Benjamin Franklin popularized the proverbial wisdom of “Early to bed and early to rise makes a man healthy, wealthy, and wise” in his periodical Poor Richard’s Almanack. The actual origins date back even earlier, at the very latest to John Clarke's Paroemiologia Anglo-Latina. Origins aside, the truth in the saying endures to this day.
It’s not surprising that wealth and sleep go hand in hand. Try searching on "sleep and wealth" and you’ll see references to two distinct topics.
First is the notion that stress and money troubles are keeping people up at night. If that is the case, then it stands to reason that those who are financially secure should be able to get more rest.
Second, you’ll find that one of the secrets of building wealth is to do so while you’re asleep. Of course, this notion is to generate income not from your labor but from your money itself, i.e., having your money work for you.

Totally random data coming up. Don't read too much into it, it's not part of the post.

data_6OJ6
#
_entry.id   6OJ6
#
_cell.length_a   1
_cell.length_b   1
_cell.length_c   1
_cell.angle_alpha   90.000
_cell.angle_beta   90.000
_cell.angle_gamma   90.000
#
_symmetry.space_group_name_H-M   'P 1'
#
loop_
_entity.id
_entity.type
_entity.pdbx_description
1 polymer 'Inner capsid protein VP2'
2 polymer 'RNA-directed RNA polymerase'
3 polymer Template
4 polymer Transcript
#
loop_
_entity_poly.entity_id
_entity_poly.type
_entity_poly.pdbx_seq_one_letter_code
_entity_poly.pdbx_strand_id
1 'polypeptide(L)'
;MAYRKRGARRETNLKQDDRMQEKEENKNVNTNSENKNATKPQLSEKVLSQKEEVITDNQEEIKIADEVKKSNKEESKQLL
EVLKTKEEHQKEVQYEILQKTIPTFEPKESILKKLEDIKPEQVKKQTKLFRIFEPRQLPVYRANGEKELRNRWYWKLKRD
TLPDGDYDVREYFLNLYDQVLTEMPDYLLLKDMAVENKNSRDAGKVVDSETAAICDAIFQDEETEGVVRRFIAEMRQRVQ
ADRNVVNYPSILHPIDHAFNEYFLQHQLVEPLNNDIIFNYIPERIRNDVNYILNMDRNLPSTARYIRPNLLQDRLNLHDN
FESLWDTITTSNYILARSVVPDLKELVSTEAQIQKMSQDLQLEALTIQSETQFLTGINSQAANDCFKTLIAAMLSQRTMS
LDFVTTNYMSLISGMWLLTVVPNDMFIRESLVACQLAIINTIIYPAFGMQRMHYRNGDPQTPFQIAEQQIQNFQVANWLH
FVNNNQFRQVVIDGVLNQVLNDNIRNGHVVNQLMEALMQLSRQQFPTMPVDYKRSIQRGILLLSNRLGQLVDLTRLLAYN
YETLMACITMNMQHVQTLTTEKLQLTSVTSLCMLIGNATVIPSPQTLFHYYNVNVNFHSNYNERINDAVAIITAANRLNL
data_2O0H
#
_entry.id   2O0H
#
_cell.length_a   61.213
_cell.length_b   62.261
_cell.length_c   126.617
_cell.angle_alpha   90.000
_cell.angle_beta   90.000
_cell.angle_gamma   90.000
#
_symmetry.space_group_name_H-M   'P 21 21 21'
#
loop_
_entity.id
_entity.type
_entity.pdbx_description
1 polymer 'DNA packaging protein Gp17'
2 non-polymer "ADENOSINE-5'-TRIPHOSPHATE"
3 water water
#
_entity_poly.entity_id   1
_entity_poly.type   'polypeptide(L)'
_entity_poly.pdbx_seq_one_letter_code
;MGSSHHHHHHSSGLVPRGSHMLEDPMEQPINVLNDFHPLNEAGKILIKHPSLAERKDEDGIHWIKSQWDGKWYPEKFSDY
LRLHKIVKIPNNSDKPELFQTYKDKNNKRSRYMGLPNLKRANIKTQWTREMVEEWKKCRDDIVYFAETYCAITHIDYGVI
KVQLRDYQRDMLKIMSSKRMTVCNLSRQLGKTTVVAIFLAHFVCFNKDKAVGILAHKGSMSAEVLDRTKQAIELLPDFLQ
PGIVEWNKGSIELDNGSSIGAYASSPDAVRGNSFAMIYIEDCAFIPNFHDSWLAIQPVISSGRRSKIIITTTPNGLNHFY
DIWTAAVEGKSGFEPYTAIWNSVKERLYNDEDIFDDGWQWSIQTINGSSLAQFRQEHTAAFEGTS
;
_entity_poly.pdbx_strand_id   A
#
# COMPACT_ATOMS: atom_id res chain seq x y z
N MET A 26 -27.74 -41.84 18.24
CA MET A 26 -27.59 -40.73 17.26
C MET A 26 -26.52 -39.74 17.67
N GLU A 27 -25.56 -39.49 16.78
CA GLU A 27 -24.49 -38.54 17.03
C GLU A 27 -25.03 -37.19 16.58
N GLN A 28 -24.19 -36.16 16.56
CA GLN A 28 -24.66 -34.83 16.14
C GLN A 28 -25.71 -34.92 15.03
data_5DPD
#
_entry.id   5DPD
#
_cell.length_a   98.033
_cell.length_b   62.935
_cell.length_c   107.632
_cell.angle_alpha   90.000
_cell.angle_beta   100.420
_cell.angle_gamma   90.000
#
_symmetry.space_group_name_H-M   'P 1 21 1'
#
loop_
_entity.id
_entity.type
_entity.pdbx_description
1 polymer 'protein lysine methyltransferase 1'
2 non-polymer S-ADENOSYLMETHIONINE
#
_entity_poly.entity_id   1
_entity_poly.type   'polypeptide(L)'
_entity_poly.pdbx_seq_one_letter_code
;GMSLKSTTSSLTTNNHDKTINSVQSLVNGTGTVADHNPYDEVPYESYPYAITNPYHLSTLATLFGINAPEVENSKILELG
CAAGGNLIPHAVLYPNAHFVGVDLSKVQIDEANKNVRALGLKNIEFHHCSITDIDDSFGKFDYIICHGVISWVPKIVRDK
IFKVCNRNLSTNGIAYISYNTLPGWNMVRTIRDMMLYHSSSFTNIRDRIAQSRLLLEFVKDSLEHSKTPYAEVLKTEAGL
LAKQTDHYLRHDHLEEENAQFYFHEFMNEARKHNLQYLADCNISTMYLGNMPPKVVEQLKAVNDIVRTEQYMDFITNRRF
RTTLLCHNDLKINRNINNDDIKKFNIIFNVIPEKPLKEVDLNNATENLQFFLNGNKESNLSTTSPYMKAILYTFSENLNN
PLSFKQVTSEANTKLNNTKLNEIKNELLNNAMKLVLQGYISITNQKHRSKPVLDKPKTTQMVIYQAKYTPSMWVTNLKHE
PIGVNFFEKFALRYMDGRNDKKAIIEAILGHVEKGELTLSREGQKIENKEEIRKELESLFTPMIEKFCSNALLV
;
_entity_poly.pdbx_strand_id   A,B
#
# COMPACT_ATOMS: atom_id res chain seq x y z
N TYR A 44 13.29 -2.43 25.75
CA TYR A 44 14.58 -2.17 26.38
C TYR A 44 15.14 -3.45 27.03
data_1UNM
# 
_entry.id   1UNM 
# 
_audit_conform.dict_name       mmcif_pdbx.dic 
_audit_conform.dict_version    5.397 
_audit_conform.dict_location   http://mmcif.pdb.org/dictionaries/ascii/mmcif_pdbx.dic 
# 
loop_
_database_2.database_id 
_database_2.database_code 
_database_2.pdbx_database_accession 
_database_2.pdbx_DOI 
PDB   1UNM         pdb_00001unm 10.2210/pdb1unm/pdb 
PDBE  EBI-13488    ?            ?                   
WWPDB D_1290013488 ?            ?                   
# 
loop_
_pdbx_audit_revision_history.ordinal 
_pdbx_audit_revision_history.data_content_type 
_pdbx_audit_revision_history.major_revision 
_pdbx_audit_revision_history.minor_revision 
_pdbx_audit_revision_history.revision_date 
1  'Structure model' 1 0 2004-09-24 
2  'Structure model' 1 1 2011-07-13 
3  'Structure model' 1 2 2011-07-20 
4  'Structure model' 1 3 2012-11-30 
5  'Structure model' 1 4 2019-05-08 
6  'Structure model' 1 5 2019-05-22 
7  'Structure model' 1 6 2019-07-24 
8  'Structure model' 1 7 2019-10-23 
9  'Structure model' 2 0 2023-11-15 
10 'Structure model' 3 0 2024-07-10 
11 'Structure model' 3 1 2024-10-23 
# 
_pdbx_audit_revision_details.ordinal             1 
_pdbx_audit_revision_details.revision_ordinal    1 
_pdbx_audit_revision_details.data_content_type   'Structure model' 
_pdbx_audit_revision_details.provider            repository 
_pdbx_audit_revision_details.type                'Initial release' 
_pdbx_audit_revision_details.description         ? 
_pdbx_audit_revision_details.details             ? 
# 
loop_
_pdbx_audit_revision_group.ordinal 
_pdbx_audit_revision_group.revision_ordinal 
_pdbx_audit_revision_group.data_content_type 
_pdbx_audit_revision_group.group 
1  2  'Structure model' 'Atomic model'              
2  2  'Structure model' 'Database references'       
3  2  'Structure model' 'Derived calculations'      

The generally accepted connection between sleep and wealth is that productivity soars when we are well rested. Such a correlation may seem rational to most people, but others dissent. To the minority, less sleep means more time to work, which should raise earnings, production, etc. A study published in 2004 provides some insight into whether more sleep increases productivity. The German study provided evidence that creativity and problem solving are directly related to getting enough sleep.
Getting 8 hours of sleep isn’t going to increase your bank account in the short term, but it probably will make a long-term difference. The well-documented health benefits of sufficient sleep should be enough to motivate you to get your rest. If financial benefits come along as well, then your investment in sleep may be one of the best ones you ever make.Print This Post